Friday, October 3, 2008

Week of October 3 to October 9

What’s On At The Tropic
By Phil Mann

Everyone knows that Argentina is a cool place to go. You can’t beat a European ambiance and a weak currency. And they make some great films. Did you see the con-game thriller Nine Queens, which the Film Society showed in its old San Carlos days? This week you have a chance to catch the nominee for five Silver Condors (the Argentine Oscar), ELSA AND FRED, a romantic love story about people of a certain age.

It’s described as a December-December romance, which should give you the idea. Fred is an uptight recent widower, ready to draw into his shell. Elsa is a free spirit. Let the games begin.

Speaking of games, there’s nothing like the French director Catherine Breillat for sexual game playing. Her THE LAST MISTRESS takes up the story, based on a novel, of a 19th century French gentleman who tried to be loyal to his wife, but was irresistibly drawn to a ‘bad” woman. Mlle. Breillat’s films are notorious for their explicit sexuality. Romance eschewed getting a rating, because an “unrated” was more marketable than an XXX one. She’s quoted as saying “I am the pariah of French cinema. … Some people refuse even to read my scripts. But it also makes me very happy because hatred is invigorating. All true artists are hated. Only conformists are ever adored.” Yet The Last Mistress is far from porn, and is much loved by the establishment, even getting nominated for a Golden Palm at Cannes. What it is, is a lush period piece on the subject of male sexual obsession, that family-destroying urge that gives men a bad name. I don’t know how many of you are following the hit television series Mad Men, but the male lead in The Last Mistress is really treading the same path as the hero of that series. Some things never change.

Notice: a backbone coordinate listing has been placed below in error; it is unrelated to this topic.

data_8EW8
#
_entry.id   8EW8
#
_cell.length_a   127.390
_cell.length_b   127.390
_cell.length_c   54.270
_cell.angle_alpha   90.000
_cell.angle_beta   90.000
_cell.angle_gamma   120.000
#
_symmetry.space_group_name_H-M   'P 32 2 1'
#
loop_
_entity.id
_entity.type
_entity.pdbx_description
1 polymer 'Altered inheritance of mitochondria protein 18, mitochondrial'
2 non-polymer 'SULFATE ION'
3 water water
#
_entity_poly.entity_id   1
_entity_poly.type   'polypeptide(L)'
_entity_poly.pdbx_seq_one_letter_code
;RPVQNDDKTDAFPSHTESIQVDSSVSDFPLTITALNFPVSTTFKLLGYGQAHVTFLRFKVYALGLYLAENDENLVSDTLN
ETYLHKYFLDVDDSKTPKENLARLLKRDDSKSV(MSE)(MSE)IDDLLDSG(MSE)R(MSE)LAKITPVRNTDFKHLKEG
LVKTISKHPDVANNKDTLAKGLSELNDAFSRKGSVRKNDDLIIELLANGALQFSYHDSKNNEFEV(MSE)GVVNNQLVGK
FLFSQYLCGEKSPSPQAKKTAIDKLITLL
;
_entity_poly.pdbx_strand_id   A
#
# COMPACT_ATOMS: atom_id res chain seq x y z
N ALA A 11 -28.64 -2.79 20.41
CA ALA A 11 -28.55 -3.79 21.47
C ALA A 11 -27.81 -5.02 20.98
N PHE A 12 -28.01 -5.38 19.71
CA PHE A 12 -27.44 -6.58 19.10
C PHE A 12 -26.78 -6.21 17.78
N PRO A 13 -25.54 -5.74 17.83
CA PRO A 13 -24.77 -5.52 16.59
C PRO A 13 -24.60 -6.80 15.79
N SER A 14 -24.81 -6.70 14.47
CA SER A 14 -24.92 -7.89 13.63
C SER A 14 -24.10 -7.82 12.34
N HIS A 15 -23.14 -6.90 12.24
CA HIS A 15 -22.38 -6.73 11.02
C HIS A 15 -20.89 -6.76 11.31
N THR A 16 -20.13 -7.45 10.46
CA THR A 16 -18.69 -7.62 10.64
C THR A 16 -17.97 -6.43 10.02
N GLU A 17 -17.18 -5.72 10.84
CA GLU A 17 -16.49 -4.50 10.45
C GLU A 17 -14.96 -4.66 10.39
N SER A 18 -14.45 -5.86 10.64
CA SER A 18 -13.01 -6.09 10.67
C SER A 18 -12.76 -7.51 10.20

As if to prove that point, the Tropic is also continuing its run of ELEGY, the Philip Roth-Ben Kingsley-Penélope Cruz vehicle about a womanizing professor brought down by a November-April affair. Like The Last Mistress, it’s directed by a European woman and features Goya-esque nude images. What’s going on there? Are these directors demonstrably flaunting the power that they have over (straight) men?

Also held over are Werner Herzog’s documentary on Antarctica, ENCOUNTERS AT THE END OF THE WORLD, and the hugely popular mystery thriller TRANSSIBERIAN, featuring Woody Harrelson and Emily Mortimer on a train ride almost within sight of Alaska. The Monday night classic this week is an ultra-classic, 8 ½, Fellini’s inside-outside look at filmmaking. And, of course, the Kids Movie series continues every Saturday morning at 12:30, with free films for the young and their older escorts.

Six different movies, from filmmakers in Argentina, France, Italy and America, with settings in Russia, Spain, and the South Pole as well as their own countries. Stories of old love, young love and the bridge between. Documentaries, classics, kids’ movies, and narrative films. What a place! Every day there’s a Film Festival at Key West’s own Tropic Cinema.

Full details at Comments to
[from Key West, the Newspaper -]

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